There are some hopeful signs that America is recognizing that a harsh sentencing policy may have unintended negative social consequences. Charles J. Hynes, the district attorney of Kings County (Brooklyn), New York, challenges prosecutors to act as catalysts for change in instituting a community-based alternative to incarcerations programs for defendant mothers and their children. His creation of such a program fits directly into the best tradition of prosecutors appreciating that crime prevention and restorative justice principles may serve the community and the wrongdoer better than a knee-jerk, lock-them-up attitude. Obviously, such programs are designed for those who have strong ties to their children, and whose nonviolent crimes would have received probation in an earlier era. They acknowledge that imprisoning mothers can undermine the family unit and drastically disrupt the lives of their children. Although a number of community correctional-based projects accepting mothers and children have sprung up around the country, this is the first that is based in a prosecutor's office and involves a deferred sentencing structure that results in dismissal of charges if the woman successfully completes the program.

Such innovation deserves to be applauded and receive nationwide recognition. But care must be taken with all programs that include treatment for substance abuse to ensure that they are gender-specific and also that they recognize the inevitability that relapses will occur. Rehabilitation occurs one step at a time and here, as elsewhere, zero tolerance rather than a graduated system of penalties can result in setting up women (and men) to fail.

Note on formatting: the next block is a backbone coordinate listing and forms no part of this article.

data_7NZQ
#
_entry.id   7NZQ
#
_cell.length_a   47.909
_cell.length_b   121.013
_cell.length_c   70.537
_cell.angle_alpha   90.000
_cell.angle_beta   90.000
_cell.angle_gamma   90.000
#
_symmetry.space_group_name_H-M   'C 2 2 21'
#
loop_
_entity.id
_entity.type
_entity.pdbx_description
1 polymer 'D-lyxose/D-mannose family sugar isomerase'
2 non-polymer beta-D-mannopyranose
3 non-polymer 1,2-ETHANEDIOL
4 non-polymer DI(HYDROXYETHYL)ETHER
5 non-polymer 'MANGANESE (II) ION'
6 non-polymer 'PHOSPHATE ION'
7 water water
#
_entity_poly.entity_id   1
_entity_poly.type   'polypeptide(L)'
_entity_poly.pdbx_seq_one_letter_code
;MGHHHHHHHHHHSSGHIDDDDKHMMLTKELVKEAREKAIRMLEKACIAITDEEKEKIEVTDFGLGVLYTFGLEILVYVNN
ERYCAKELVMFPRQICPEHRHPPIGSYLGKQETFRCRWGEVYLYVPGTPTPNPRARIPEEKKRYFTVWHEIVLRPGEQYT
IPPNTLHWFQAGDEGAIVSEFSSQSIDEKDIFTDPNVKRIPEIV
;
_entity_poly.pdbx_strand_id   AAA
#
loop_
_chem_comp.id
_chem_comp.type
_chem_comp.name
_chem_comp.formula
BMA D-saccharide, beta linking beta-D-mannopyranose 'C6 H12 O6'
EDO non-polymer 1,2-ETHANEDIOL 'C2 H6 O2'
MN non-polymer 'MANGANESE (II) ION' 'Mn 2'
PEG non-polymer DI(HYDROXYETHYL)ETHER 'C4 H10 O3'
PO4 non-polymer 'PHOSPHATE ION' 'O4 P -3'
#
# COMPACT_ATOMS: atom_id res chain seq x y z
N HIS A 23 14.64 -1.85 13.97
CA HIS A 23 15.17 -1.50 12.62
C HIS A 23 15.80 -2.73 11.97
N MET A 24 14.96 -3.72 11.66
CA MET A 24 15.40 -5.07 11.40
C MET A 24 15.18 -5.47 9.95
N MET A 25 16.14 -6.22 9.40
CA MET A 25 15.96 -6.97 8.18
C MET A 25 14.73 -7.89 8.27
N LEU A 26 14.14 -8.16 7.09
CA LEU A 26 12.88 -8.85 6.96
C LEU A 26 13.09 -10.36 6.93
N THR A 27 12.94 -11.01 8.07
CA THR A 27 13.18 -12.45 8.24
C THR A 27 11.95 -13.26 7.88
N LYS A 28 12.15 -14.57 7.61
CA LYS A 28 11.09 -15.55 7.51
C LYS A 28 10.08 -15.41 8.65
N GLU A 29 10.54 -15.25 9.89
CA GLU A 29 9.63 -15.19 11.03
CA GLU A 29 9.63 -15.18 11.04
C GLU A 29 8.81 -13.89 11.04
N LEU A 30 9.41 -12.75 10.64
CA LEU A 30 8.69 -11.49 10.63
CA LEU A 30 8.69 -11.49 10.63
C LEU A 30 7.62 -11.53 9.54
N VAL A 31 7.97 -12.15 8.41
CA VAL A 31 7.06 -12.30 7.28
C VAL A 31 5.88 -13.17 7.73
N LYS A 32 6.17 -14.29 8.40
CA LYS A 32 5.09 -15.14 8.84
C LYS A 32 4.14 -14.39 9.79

The criminal justice community must also encourage the establishment of more community correctional alternatives for sentencing judges and correctional officials. Those of us who toil in this field remember the dismal failure of Congress to fund the Family Unity Demonstration Project that would have provided money to create community correctional facilities. Despite the ABA's urging that the legislation be funded and reauthorized ( See Myrna S. Raeder, Creating Correctional Alternatives for Nonviolent Women Offenders and Their Children, 44 St. Louis U. L.J. 377 (2000)), no action was taken. However, there is some good news.

In mid-February, Senate Bill 304, cosponsored by Senators Hatch, Leahy, DeWine, and Thurmond, was introduced that would provide $30 million for residential community treatment centers for drug-addicted women with minor children. The children would reside in the facility or nearby while treatment was ongoing. Given the bipartisan sponsorship and support for the bill from both liberal and conservative senators, some better alternatives for incarcerated mothers may yet emerge. Though the bill is silent as to the length of term that a woman may reside in such facilities, given the long terms facing many women, any realistic alternative must provide the option for long-term residence. The bill would also provide money for reentry programs to ensure that inmates are not simply given bus fare and expected to fend for themselves when they leave the totally structured prison environment. It also provides $25 million for programs for children of incarcerated parents.